Social innovation to address offender mental health: building social relations between the mental health systems and criminal justice systems,
This source preferred by Sarah Hean
Authors: Hean, S., Willumsen, E. and Ødegård, A.
Start date: 1 October 2014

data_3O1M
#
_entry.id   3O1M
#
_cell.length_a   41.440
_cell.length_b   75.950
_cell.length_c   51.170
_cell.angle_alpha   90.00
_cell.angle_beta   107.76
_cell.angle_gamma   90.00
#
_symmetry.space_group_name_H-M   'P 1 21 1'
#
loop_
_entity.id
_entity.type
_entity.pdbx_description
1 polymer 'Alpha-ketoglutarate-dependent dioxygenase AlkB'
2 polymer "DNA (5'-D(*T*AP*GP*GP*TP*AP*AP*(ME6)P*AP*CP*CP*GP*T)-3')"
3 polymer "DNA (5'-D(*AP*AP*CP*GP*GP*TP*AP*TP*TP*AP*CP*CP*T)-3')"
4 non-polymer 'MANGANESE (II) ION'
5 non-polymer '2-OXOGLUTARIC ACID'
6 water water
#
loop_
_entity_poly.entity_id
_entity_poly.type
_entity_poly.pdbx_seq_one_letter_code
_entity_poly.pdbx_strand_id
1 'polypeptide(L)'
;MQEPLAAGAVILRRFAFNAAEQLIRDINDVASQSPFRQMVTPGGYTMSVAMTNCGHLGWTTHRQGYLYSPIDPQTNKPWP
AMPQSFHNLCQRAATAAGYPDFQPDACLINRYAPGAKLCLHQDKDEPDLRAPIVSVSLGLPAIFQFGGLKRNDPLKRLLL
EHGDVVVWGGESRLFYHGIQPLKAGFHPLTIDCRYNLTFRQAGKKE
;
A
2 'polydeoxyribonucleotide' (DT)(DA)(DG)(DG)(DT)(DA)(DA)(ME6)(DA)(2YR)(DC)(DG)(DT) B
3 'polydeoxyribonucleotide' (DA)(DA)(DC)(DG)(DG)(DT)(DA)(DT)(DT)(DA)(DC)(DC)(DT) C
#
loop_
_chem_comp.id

Offender mental ill-health is a major societal challenge. Globally, there are unacceptably high numbers of people with mental health conditions in contact with the criminal justice system with up to 9 out of every 10 prisoners demonstrating signs of at least one mental disorder. This is far higher than the general population average and represents an area of severe health inequality. Social innovation is about taking new knowledge or combining existing knowledge in new ways or applying it to new contexts. These ideas are primarily about creating positive social change, improving social relations and collaborations to address a social demand. Professionals within the mental health and criminal justice systems in the public sector need to collaborate across disciplinary boundaries, and in cooperation with the offenders themselves, to better collaborate and together find socially innovative solutions to the above crisis. This paper applies concepts and theoretical frameworks of social innovation to the context of offender mental health. It explores specifically the coproduction and cocreation of knowledge across disciplinary boundaries of mental health services and criminal justice and the environments and capabilities actors require to promote coproduction and innovative solutions to the above crisis. It ends with the description of an on going empirical study exploring collaboration and innovation between the mental health services and criminal justice in the Norwegian context and explores some of its theoretical and methodological challenges.